Stryker Corp. executives have made progress this year toward putting U.S. Department of Justice matters behind them, but the orthopedic implant maker continues facing uncertainty on other fronts. With a new CEO at the helm as of February, Stryker must deliver on aggressive bets about its recent acquisitions.
The DOJ had subpoenaed Stryker in 2010 about its sales and marketing of OtisKnee, which is a custom-fitted joint replacement. After offering to settle the matter for $33 million on May 31, Stryker said in a regulatory filing on June 5 that it will deduct the amount from its second quarter earnings in its “best estimate of the minimum of the range of probable loss” it will experience. The company had already said in January this year that its unit Stryker Biotech paid a $15 million fine related to DOJ allegations that it fraudulently marketed medical devices used during invasive spinal and long bone surgeries. As part of its settlement, Stryker plead guilty to one misdemeanor and the DOJ dismissed all thirteen felony charges in its 2009 indictment.
Despite having all that almost out of the way, interim-CEO and CFO Curt R. Hartman’s hands remain full. He took the extra role after then-CEO Stephen P. MacMillan resigned “for family reasons,” the company said February. MacMillan had mishandled a relationship with a former flight attendant for Stryker’s corporate jets while his wife pursued a divorce, the Wall Street Journal reported on May 23.
MacMillan had orchestrated some ambitious deals for Stryker. The spine and orthopedic company Orthovita Inc. in May 2011 announced its entering a merger agreement in which Stryker would buy all of Orthovita’s stock at $3.85 per share, representing around $316 million at the time. And in January that year Stryker had completed its $1.5 billion acquisition of Boston Scientific’s neurovascular division, which it sees as a “global leader” in the approximately $900 million-sized market for stroke treatments. Since Stryker paid more for these assets than they were worth in terms of book value, it reported that its goodwill and other intangible assets such as brands amounted to $3.51 billion at the year ended December 2011 – up significantly from $1.78 billion in 2010. If those investments don’t end up being worth as much as Stryker initially estimated, someday the company’s new management might have to adjust its valuations by taking a hit to its earnings.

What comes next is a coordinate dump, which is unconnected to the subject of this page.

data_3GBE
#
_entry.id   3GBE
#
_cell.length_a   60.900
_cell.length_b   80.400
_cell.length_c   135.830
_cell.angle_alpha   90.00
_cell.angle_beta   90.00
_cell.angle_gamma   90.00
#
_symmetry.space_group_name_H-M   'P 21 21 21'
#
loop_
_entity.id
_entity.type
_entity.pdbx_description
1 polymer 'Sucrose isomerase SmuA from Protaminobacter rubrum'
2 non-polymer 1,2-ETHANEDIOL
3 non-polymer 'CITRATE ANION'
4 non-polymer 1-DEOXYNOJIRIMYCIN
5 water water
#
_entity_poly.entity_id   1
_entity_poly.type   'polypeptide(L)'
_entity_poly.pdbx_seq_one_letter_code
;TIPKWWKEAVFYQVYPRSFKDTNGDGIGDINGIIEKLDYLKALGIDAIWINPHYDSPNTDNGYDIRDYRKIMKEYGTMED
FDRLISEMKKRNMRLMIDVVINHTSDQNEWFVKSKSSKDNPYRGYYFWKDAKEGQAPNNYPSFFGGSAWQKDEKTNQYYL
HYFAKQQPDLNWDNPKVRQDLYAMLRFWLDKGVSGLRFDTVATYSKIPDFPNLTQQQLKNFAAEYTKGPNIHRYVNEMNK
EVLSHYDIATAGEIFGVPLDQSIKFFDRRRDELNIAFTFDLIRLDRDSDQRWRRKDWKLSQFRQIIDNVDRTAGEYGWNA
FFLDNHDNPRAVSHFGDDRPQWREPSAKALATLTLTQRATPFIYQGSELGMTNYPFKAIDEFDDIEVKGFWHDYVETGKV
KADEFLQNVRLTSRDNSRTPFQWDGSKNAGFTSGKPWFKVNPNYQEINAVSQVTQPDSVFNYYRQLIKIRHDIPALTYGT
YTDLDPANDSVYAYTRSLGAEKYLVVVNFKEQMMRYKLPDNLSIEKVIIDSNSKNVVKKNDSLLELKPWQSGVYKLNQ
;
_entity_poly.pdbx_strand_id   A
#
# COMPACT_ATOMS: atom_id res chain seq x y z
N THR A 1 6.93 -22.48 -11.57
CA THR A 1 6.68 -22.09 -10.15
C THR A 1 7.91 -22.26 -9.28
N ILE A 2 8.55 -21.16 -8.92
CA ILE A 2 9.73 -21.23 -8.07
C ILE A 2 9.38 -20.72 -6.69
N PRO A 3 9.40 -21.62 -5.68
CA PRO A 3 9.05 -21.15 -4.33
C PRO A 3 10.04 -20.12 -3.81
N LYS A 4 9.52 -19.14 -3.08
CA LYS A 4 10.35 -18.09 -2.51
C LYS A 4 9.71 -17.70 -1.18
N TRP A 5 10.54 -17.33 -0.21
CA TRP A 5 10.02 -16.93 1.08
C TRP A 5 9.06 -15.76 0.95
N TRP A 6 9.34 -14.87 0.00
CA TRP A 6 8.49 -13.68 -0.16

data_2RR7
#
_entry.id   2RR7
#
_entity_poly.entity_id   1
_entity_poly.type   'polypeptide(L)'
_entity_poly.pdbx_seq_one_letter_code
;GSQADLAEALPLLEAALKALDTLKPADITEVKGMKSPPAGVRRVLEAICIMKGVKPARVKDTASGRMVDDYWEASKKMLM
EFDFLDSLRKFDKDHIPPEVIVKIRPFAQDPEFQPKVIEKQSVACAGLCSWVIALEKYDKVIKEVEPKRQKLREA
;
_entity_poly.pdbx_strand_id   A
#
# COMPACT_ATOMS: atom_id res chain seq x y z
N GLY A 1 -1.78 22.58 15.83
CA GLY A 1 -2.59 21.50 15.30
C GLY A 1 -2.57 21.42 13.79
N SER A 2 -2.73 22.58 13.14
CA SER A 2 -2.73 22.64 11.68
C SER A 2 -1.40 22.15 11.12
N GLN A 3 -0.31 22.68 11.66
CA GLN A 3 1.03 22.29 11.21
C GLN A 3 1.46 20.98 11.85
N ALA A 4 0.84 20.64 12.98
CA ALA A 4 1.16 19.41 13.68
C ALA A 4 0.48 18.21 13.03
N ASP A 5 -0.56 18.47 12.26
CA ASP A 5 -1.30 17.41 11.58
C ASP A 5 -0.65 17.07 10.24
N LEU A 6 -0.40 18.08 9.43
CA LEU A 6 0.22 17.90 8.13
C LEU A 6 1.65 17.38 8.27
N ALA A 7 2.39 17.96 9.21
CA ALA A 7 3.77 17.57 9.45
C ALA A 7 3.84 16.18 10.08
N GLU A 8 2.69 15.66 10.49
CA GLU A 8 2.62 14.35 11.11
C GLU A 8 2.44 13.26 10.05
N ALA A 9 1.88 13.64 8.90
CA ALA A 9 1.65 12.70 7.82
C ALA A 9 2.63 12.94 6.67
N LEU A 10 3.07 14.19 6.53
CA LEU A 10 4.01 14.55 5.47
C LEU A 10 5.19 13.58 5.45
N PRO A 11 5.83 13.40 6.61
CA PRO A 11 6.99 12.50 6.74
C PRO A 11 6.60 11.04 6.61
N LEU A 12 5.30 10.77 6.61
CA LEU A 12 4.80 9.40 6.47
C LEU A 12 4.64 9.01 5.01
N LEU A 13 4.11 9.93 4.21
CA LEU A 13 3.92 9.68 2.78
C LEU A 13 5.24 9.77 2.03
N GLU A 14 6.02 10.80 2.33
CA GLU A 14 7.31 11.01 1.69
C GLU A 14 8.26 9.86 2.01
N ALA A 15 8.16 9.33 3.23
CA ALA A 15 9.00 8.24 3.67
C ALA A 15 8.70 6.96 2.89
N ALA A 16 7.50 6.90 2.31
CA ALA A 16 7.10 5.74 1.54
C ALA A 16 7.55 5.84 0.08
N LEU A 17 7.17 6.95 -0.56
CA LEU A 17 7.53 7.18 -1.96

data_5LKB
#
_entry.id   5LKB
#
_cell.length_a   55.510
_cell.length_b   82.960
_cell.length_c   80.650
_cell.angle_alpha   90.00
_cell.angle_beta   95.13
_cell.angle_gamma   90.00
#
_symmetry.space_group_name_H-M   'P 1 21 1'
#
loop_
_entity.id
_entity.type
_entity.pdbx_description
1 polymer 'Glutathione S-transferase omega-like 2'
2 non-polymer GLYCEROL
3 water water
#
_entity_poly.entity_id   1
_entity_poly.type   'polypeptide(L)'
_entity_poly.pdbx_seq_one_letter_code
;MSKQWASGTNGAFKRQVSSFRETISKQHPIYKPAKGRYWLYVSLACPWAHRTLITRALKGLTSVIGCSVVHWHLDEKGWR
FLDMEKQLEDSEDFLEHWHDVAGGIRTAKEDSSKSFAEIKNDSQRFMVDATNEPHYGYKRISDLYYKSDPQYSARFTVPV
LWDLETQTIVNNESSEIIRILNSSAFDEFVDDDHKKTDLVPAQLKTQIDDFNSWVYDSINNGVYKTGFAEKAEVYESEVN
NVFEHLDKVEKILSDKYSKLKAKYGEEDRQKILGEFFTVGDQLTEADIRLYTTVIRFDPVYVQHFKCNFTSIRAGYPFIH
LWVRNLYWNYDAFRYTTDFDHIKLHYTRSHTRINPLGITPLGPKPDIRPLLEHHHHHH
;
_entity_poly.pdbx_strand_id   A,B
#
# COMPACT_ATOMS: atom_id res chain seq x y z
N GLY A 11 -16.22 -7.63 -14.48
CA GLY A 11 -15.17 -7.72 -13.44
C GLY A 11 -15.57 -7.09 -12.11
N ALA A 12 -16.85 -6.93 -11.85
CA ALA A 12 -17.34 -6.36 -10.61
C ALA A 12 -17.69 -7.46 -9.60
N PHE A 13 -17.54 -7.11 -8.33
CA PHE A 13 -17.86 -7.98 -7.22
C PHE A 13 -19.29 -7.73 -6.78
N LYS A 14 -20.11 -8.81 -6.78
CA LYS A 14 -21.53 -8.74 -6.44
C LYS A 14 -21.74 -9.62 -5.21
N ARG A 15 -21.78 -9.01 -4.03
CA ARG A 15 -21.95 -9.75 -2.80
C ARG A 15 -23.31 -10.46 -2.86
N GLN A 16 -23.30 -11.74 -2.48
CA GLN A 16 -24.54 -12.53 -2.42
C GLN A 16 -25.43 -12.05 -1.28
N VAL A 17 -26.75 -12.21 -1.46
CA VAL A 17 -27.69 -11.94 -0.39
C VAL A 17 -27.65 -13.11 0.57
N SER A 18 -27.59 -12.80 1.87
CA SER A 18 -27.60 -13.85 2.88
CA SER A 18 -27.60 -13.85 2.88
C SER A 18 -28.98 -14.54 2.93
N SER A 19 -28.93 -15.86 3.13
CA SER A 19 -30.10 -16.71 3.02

Hartman said in an April 24 meeting with shareholders that his company’s strategy for years has been to invest in its core business while also doing M&A. He sees acquisitions as a long-term growth play that benefits shareholders. “We’ve been on this journey for a while, and we continue to stay on this journey,” he said.
Fair enough, but it’s an uncertain journey. Due to acquisition activity and other red flags, Stryker’s financial statements reflect an AGR of 30, indicating more accounting and governance risk than 70% of companies. In September 2010 the AGR was an 8. That doesn’t necessarily mean Stryker has done anything wrong, but it shows that investors should take the company’s financial statements with a grain of salt when using them to evaluate shares. Stryker is in such upheaval these days, its earnings numbers have necessarily derived from guesswork.
GMI gives Stryker a D on its corporate governance overall.